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Private space race reaches its height

Published by Sigurd De Keyser on Mon Sep 27, 2004 9:25 pm
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chabot imageBy Alan Boyle; Science editor, MSNBC: Visionaries already looking beyond $10 millon prize
After eight years, the finish line in the rocket-powered race for the Ansari X Prize is finally in sight. Someone could win $10 million. Someone could get killed. Or the whole competition could just fizzle out. In any case, this particular finish line is less an end then a beginning of a marathon aimed at making space travel affordable for ordinary people.

Over the next week, handicappers will be focusing on Mojave, Calif., where aircraft designer Burt Rutan and his Scaled Composites team are hoping to win the $10 million Ansari X Prize by sending their SpaceShipOne rocket plane to the edge of outer space and back, then making a quick turnaround and doing it again. The first attempt is scheduled to begin at 6:30 a.m. PT (9:30 a.m. ET) Wednesday, with the second tentatively set for Oct. 4.

The launches will be witnessed in person by thousands of spectators, including about 1,000 invited VIPs, said Peter Diamandis, the X Prize Foundation’s chairman and co-founder. NASA Administrator Sean O’Keefe is scheduled to attend the first launch, and Marion Blakey, administrator of the Federal Aviation Administrator, plans to be in Mojave for the second attempt, Diamandis said.

Launch-day coverage also can be seen via the X Prize’s official Webcast as well as via MSNBC.com and other media outlets.

Diamandis is looking forward to the climax of the race he started back in 1996. But he’s also looking beyond the finish line.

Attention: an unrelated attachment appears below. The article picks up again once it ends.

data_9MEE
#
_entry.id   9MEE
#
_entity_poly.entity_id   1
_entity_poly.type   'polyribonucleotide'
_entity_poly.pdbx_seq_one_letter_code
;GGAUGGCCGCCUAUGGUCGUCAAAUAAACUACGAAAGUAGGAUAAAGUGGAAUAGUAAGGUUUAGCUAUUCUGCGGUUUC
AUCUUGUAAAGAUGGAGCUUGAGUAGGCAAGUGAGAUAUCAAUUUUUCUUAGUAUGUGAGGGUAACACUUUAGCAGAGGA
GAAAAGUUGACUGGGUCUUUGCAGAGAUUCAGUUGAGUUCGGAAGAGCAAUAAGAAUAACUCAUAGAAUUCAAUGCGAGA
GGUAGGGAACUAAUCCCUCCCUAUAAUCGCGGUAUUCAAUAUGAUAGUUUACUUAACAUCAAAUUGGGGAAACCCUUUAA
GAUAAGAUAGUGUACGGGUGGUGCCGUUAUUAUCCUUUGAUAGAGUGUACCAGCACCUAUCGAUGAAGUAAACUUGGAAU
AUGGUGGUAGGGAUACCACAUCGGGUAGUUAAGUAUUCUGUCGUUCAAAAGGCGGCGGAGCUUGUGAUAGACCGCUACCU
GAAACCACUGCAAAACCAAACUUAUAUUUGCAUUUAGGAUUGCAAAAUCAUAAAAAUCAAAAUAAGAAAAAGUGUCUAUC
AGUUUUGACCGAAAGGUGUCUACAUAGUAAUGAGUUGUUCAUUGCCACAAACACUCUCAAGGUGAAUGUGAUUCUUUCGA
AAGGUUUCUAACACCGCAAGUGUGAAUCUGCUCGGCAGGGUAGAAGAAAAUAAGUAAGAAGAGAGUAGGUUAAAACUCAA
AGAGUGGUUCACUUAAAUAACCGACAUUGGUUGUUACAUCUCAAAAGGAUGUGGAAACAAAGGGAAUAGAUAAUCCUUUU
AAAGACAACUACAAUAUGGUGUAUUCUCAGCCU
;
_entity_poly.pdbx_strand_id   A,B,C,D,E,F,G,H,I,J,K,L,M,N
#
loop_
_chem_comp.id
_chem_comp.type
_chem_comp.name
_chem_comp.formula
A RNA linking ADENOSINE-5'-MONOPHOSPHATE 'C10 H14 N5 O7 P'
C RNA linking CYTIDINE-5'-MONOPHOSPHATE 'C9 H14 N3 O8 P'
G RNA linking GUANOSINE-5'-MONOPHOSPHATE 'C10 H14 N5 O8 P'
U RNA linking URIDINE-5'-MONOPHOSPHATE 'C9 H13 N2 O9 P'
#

“We’re at the birth of a personal spaceflight revolution, like the personal computer revolution,” Diamandis said in an interview with MSNBC.com. “Our greatest goal goes beyond just a flight. It’s really, ‘Can we change the mind-set of the world about space travel?’ We will be successful when people around the world believe that spaceflight is an option for them personally.”

Incentive for space passenger service
The St. Louis-based X Prize Foundation is offering the $10 million purse as an incentive for private-sector space efforts — just as the $25,000 Orteig Prize, won by Charles Lindbergh and his “Spirit of St. Louis” airplane in 1927, was an incentive for never-before-accomplished feats of aviation.

Unlike Lindbergh’s solo trans-Atlantic flight, the X Prize spaceflights aren’t exactly unprecedented. Some might even see them as a case of “been there, done that.” The altitude requirement is 100 kilometers or 62.5 miles, a height that X-15 jet pilots and astronauts attained in the early 1960s. Even SpaceShipOne made it to that altitude on June 21, during a test flight that marked the first time a privately developed craft reached the internationally recognized boundary of outer space.

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